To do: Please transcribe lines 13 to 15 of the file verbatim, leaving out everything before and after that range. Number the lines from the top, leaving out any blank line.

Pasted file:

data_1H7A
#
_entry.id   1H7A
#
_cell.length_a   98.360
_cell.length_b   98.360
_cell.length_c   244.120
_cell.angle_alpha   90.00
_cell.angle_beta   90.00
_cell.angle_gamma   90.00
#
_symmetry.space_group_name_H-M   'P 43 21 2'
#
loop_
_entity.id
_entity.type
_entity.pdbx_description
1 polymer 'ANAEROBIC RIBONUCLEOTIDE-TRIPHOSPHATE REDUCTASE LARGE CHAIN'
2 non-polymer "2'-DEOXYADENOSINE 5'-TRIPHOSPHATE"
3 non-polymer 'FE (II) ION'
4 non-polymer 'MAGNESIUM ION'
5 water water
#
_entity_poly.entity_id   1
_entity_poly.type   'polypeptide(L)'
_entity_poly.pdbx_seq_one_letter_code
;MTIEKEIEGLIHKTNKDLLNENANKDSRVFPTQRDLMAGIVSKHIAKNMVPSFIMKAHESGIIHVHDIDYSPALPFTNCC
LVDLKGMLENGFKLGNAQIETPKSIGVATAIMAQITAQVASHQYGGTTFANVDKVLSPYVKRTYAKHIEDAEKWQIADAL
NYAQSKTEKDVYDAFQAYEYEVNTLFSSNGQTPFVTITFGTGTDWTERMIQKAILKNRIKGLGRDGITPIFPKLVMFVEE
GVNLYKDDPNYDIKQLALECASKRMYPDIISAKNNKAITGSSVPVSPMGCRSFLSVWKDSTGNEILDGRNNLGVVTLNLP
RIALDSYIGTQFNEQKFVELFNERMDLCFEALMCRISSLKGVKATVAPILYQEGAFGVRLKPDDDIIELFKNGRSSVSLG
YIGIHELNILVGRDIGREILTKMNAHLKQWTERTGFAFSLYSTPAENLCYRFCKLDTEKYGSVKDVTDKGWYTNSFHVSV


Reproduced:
#
loop_
_entity.id